Guide to System Development Life Cycle

If you’re a developer or project manager, an understanding of the most up-to-date SDLC methodologies is a powerful tool. It empowers you to speed up the development process, cut costs, leverage the full creative capacity of your team, and more.

With that in mind, Intellectsoft’s best experts have created a complete guide to the system development life cycle. You’ll learn about its core meaning and phases, major software engineering methodologies, and the most important benefits it can provide during project development.

Special attention has been given to the characteristics of each of the seven SDLC phases because a thorough understanding of these different stages is required to implement both new and modified software systems.

Ready to maximize the efficiency of your systems development life cycle? Let’s dive in. 

What is the System Development Life Cycle?

The system development life cycle or SDLC is a project management model used to outline, design, develop, test, and deploy an information system or software product. In other words, it defines the necessary steps needed to take a project from the idea or concept stage to the actual deployment and further maintenance.

SDLC represents a multitude of complex models used in software development. On a practical level, SDLC is a general methodology that covers different step-by-step processes needed to create a high-quality software product. 

7 Stages of the System Development Life Cycle

There are seven separate SDLC stages. Each of them requires different specialists and diverse skills for successful project completion. Modern SDLC processes have become increasingly complex and interdisciplinary.

7 stages of SDLC in the form of a pie chart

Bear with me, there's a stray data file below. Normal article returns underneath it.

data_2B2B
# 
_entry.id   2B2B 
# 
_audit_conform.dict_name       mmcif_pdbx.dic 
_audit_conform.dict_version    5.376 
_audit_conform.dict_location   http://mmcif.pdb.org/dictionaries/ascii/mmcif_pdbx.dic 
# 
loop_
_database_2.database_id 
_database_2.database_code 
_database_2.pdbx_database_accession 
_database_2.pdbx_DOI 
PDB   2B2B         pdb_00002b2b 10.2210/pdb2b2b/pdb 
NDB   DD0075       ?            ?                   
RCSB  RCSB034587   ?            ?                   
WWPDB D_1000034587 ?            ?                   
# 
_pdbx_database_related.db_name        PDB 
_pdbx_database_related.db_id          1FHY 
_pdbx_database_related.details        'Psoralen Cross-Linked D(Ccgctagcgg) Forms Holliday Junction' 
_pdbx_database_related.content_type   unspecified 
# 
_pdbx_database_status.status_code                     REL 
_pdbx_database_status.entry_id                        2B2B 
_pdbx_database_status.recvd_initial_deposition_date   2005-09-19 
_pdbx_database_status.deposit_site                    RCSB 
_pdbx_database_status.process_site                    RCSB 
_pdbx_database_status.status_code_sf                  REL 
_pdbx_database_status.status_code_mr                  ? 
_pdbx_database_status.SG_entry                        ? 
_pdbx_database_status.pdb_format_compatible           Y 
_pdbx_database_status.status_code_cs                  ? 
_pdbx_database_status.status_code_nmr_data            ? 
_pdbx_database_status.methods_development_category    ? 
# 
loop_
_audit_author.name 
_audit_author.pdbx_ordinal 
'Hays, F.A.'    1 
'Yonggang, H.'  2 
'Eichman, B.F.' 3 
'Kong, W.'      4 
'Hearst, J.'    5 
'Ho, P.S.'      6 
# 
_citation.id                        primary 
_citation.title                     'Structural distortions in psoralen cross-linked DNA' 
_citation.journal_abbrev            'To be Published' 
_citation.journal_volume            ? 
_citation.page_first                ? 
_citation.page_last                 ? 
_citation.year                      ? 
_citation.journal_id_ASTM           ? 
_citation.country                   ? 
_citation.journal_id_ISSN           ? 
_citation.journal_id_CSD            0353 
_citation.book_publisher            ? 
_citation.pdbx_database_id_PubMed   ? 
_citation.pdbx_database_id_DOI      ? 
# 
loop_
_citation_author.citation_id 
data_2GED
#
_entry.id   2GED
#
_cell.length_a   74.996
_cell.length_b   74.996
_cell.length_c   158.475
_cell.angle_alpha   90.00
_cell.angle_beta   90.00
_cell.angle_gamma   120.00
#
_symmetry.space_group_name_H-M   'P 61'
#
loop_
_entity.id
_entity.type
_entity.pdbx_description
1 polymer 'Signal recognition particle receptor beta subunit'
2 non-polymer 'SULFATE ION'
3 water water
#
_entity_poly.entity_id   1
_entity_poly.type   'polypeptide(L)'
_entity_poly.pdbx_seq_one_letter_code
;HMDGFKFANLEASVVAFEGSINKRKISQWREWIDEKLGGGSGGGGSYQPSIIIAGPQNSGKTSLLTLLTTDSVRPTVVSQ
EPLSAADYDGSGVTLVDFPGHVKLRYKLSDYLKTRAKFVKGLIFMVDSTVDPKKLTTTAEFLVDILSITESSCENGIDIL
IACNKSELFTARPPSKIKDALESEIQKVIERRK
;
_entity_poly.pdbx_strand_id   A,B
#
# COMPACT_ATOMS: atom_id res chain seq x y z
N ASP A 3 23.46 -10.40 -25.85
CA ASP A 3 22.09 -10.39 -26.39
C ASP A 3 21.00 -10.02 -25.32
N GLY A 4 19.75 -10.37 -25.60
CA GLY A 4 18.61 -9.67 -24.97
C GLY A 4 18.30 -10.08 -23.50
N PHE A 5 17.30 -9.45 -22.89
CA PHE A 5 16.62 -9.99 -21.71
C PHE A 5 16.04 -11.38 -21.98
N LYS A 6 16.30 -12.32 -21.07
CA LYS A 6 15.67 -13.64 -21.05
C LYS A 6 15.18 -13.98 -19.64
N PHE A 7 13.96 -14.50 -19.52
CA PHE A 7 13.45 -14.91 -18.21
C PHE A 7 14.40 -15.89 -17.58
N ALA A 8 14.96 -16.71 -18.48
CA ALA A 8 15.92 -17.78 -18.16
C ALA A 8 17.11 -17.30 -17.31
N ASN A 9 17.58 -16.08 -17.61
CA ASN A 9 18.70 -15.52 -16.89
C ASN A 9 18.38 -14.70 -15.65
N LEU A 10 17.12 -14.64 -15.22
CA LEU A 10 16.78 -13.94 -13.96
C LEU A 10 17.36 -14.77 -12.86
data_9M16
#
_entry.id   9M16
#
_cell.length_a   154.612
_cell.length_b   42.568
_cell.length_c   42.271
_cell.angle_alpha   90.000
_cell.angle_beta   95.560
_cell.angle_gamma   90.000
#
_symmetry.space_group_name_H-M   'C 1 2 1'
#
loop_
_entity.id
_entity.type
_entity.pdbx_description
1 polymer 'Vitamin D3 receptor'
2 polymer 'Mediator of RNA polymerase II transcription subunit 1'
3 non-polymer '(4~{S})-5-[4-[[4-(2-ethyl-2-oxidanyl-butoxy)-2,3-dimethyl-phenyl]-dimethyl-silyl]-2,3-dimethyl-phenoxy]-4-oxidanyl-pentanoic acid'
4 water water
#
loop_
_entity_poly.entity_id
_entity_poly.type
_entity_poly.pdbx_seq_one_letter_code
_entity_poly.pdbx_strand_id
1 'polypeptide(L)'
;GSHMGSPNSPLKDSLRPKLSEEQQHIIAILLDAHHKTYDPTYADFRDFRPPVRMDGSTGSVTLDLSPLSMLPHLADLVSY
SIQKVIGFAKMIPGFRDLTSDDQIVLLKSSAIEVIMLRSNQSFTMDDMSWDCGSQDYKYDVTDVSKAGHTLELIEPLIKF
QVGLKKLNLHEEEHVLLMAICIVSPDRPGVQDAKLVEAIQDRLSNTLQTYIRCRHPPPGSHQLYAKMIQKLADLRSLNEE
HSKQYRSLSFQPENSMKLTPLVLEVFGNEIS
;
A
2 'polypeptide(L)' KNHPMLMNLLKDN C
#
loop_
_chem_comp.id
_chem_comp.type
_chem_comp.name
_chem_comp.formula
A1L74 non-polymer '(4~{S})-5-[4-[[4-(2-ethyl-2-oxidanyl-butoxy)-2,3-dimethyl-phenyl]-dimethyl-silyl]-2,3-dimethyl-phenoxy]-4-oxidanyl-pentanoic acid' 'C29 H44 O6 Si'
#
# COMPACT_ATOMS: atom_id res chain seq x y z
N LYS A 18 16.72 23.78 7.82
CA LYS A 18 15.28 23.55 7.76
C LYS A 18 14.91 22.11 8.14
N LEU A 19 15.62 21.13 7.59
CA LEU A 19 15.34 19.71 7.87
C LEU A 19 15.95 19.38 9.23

That is why it’s highly recommended that project managers engage a dedicated team of professional developers. Such a team will possess enough expertise and knowledge to launch a first-class software product that perfectly corresponds to all your expectations, needs, and goals.

Let’s take a look at the core tasks associated with each of the different phases of the development life cycle.

1. Planning Stage – What Are the Existing Problems?

Planning is one of the core phases of SDLC. It acts as the foundation of the whole SDLC scheme and paves the way for the successful execution of upcoming steps and, ultimately, a successful project launch.

In this stage, the problem or pain the software targets is clearly defined. First, developers and other team members outline objectives for the system and draw a rough plan of how the system will work. Then, they may make use of predictive analysis and AI simulation tools at this stage to test the early-stage validity of an idea. This analysis helps project managers build a picture of the long-term resources required to develop a solution, potential market uptake, and which obstacles might arise. 

At its core, the planning process helps identify how a specific problem can be solved with a certain software solution. Crucially, the planning stage involves analysis of the resources and costs needed to complete the project, as well as estimating the overall price of the software developed.

Finally, the planning process clearly defines the outline of system development. The project manager will set deadlines and time frames for each phase of the software development life cycle, ensuring the product is presented to the market in time.

2. Analysis Stage – What Do We Want?

Once the planning is done, it’s time to switch to the research and analysis stage. 

In this step, you incorporate more specific data for your new system. This includes the first system prototype drafts, market research, and an evaluation of competitors. 

To successfully complete the analysis and put together all the critical information for a certain project, developers should do the following:

  • Generate the system requirements. A Software Requirement Specification (SRS) document will be created at this stage. Your DevOps team should have a high degree of input in determining the functional and network requirements of the upcoming project.